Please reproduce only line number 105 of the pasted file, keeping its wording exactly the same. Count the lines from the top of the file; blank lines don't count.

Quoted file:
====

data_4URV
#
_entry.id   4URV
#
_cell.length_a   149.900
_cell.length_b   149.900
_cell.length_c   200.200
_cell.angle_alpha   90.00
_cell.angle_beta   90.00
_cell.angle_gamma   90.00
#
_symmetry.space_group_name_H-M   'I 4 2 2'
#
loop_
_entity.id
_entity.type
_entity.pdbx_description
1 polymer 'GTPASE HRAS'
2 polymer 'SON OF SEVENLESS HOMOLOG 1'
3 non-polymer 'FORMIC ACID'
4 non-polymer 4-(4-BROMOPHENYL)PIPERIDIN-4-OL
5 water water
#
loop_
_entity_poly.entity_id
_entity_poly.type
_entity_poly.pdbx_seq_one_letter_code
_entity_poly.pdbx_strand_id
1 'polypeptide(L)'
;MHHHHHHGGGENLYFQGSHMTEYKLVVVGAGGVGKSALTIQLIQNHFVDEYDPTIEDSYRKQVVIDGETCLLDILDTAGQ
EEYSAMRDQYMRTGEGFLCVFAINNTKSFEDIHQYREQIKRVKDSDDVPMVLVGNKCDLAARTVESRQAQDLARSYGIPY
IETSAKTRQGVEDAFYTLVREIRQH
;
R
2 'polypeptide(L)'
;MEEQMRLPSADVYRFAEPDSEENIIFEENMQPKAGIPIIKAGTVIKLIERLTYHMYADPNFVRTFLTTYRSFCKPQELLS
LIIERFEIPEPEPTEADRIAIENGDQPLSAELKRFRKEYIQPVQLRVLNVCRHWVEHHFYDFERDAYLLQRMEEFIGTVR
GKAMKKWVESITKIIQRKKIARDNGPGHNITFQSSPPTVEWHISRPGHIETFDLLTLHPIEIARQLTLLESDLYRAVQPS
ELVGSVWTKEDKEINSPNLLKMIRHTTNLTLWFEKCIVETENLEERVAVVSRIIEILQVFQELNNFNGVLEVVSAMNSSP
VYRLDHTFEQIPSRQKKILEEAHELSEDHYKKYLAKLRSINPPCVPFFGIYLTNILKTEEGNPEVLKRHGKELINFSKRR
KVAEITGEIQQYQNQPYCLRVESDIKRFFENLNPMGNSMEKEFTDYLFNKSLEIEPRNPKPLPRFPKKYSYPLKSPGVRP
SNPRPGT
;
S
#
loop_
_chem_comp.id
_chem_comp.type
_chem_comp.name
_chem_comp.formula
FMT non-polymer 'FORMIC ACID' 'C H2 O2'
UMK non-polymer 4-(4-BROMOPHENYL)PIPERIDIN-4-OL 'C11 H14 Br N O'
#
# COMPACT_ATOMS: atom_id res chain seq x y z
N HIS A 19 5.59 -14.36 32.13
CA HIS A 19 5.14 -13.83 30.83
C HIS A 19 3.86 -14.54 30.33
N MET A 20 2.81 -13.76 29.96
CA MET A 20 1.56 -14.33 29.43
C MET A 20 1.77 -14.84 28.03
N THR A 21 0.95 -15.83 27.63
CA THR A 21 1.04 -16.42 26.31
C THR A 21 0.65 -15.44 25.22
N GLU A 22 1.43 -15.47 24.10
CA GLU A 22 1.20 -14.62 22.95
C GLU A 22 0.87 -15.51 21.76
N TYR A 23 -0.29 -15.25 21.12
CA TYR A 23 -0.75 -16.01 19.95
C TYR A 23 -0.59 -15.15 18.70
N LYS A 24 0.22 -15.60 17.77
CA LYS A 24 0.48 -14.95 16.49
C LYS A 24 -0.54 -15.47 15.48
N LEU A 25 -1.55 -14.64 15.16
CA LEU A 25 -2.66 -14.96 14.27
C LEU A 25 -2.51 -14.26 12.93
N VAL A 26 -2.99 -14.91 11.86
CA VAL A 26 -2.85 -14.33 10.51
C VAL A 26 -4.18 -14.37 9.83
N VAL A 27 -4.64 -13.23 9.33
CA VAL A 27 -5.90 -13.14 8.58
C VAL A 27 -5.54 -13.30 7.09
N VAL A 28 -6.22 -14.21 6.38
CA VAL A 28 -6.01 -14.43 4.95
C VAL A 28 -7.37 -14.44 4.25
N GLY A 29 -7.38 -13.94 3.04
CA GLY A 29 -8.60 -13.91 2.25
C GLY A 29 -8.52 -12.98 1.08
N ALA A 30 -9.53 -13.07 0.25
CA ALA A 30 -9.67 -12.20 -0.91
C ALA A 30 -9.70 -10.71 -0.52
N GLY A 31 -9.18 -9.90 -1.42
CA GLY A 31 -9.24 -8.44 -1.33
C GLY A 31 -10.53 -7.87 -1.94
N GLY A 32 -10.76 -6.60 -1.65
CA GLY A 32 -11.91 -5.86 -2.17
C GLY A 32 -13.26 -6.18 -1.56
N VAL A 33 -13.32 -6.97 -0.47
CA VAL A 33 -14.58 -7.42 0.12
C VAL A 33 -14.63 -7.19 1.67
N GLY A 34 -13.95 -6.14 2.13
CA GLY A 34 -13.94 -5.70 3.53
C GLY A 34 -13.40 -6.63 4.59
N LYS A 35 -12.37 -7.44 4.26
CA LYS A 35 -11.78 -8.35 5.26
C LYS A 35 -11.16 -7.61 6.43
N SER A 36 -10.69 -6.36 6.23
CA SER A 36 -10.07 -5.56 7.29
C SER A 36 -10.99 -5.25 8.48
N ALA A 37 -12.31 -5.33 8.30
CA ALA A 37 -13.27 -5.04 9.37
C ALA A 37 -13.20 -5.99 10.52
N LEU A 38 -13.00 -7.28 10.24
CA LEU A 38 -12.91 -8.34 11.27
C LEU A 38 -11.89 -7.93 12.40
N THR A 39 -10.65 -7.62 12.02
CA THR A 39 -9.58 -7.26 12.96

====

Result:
C LYS A 35 -11.16 -7.61 6.43